EWING'S SARCOMA
EXERCISE
E
disorders, and to help confirm a diag-
nosis of
multiple sclerosis
.
Ewing's
sarcoma
A rare malignant
form of
bone cancer
.
It arises in a large
bone, usually the
femur
,
tibia
,
humerus
,
or a pelvic bone, and spreads to other
areas at an early stage. The condition is
most common in children aged 10-15.
An affected bone is painful and tender.
It may also become weakened and frac-
ture easily. Other symptoms include
weight loss, fever, and
anaemia
.
The sarcoma is diagnosed by
X-rays
and a
biopsy
. If cancer is found, the
whole skeleton is examined by X-rays
and
radionuclide scanning
,
and the
lungs viewed by
CT scanning
, to deter-
mine if, and how far, the cancer has
spread. Treatment is with
radiotherapy
and
anticancer drugs
.
If the cancer has
not spread, the outlook is good.
examination, physical
The part of a
medical consultation in which the doc-
tor looks, feels, and listens to various
parts of the patient's body to assess the
patient's condition or to gather infor-
mation to help make a
diagnosis
.
Most examinations include
palpation
,
by which the doctor examines relevant
parts of the body for signs such as
swelling, tenderness, or enlargement of
organs. In some cases,
percussion
of the
chest, or other parts of the body, may
be performed by tapping with the fin-
gers and then listening to the sound
produced.
Auscultation
may be used to
listen to blood flow through arteries
and sounds made by the heart and
lungs. The doctor may take the pulse or
blood pressure
, examine the eyes and
ears, and assess the strength and coor-
dination of the muscles.
exchange transfusion
A treatment for
haemolytic disease of the newborn
, in
which the infant's blood is replaced
with rhesus negative donor blood (see
rhesus incompatibility
).
It is used to
treat dangerously high levels of
bilirubin
in the blood and the severe
anaemia
which result from the condition.
excimer laser
A
laser
used to reshape
the
cornea
to correct
myopia
(short
sight) or
hypermetropia
(long sight) by
removing very thin layers of tissue from
the corneal surface (see
LASIK
;
PRK
).
excision
Surgical cutting out of dis-
eased tissue, such as a breast lump,
from surrounding healthy tissue.
excoriation
Injury to the surface of the
skin or a
mucous membrane
caused by
physical
abrasion
, such as scratching.
excretion
Discharge of waste material
from the body, including the by-prod-
ucts of digestion, waste products from
the repair of tissues, and excess water.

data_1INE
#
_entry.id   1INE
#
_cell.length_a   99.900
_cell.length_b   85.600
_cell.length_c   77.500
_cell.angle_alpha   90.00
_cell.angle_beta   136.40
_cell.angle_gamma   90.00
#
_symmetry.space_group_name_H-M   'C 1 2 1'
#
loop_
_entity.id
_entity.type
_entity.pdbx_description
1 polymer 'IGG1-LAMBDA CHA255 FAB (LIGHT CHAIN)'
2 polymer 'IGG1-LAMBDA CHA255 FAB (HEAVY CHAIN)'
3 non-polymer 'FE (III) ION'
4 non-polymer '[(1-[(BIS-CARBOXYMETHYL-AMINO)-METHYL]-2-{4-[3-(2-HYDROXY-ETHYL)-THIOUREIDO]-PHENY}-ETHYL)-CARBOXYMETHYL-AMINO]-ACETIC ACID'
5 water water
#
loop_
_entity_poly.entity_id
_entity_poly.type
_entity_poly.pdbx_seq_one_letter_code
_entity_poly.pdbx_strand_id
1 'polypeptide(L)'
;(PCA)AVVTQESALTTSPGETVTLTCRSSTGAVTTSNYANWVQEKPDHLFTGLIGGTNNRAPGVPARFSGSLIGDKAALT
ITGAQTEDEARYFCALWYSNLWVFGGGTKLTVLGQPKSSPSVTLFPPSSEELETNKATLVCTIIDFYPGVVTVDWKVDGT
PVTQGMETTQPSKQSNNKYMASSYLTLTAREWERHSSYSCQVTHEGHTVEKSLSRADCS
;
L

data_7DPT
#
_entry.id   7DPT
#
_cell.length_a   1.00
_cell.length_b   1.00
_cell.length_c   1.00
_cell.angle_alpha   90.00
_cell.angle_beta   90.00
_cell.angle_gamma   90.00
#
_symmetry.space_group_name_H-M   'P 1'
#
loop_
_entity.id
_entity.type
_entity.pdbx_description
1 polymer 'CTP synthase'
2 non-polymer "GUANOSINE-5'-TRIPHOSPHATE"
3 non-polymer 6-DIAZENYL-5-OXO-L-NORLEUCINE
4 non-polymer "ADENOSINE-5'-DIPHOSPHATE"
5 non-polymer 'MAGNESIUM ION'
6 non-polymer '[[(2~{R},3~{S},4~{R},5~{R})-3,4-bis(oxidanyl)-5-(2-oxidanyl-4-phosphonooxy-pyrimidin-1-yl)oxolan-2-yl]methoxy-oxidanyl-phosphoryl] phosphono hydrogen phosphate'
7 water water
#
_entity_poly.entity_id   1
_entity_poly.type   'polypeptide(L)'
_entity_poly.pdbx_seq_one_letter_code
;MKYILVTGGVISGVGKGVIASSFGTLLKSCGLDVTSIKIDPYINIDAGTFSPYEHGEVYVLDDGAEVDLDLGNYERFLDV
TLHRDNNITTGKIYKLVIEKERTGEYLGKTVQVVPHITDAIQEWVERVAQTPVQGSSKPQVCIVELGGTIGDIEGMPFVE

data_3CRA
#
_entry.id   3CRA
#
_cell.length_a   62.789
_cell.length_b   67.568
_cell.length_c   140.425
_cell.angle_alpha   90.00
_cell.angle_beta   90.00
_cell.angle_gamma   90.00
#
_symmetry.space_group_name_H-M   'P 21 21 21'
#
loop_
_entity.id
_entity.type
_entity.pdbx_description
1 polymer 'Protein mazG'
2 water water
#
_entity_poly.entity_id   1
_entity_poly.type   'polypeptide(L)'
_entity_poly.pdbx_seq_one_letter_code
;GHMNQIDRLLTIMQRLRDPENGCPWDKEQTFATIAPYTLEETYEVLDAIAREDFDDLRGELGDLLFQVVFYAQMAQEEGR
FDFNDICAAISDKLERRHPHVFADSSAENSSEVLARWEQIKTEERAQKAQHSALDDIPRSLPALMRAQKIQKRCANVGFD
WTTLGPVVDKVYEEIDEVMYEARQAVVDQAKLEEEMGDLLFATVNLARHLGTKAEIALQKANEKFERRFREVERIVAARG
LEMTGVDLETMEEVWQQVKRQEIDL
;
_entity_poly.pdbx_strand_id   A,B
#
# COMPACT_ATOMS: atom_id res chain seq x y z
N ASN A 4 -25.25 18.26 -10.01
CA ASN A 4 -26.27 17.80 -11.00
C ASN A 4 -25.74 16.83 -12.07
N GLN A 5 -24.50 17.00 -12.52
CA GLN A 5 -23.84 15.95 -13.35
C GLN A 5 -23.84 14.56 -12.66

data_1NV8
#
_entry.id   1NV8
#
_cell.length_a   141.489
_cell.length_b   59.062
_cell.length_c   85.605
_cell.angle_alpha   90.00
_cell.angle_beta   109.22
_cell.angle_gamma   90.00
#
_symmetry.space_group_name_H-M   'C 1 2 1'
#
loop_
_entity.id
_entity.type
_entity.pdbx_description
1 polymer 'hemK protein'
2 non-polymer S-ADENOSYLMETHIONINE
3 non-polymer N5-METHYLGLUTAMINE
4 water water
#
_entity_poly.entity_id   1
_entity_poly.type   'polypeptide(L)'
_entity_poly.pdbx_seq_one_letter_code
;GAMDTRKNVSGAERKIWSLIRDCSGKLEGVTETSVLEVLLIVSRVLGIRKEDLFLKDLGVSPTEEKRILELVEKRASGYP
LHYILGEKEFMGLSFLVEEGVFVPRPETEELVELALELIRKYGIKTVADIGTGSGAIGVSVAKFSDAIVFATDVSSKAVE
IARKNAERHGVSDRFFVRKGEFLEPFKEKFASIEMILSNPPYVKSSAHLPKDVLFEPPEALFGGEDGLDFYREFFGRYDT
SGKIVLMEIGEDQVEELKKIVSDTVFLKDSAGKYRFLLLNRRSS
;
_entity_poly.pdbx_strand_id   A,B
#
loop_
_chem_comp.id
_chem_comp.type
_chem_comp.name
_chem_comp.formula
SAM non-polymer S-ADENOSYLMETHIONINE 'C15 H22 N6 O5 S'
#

The
kidneys
excrete excess nitrogen
in the
urine
in the form of urea, along
with excess water, salts, some acids,
and most drugs. The
liver
excretes bile,
which contains waste products and bile
pigments formed from the breakdown
of red blood cells. Some of the bile is
passed from the body in the
faeces
. The
large
intestine
excretes undigested food,
some salts, and excess water in the
form of faeces. The
lungs
discharge car-
bon dioxide and water vapour into the
air.
Sweat glands
excrete salt and water
onto the surface of the skin as a method
of regulating the body's temperature.
exenteration
The surgical removal of
all organs and soft tissue in a body cavi-
ty, usually to arrest the growth of a
cancer
. It is sometimes used in
ophthal-
mology
when the eye and the contents
of the eye orbit are removed.
exercise
The performance of any physi-
cal activity that improves health or that
is used for recreation or for the correc-
tion of physical injury or deformity (see
physiotherapy
). Different types of exer-
cise have different effects on the body.
During aerobic exercise, such as jogging
or swimming, the heart and lungs work
faster and more efficiently to supply the
muscles' increased demand for oxygen;
regular aerobic exercise improves the
condition of both the cardiovascular and
respiratory systems. Exercises such as
weight training increase muscle strength
and endurance. Activities such as yoga
and pilates improve flexibility.
Regular aerobic exercise usually leads
to a reduction in blood pressure. It also
results in an increased amount of high-
density lipoprotein (
HDL
) in the blood,
which is thought to help protect against
atherosclerosis
and
myocardial infarc-
tion
.
Exercise can relieve the symptoms
of
peripheral vascular disease
and of
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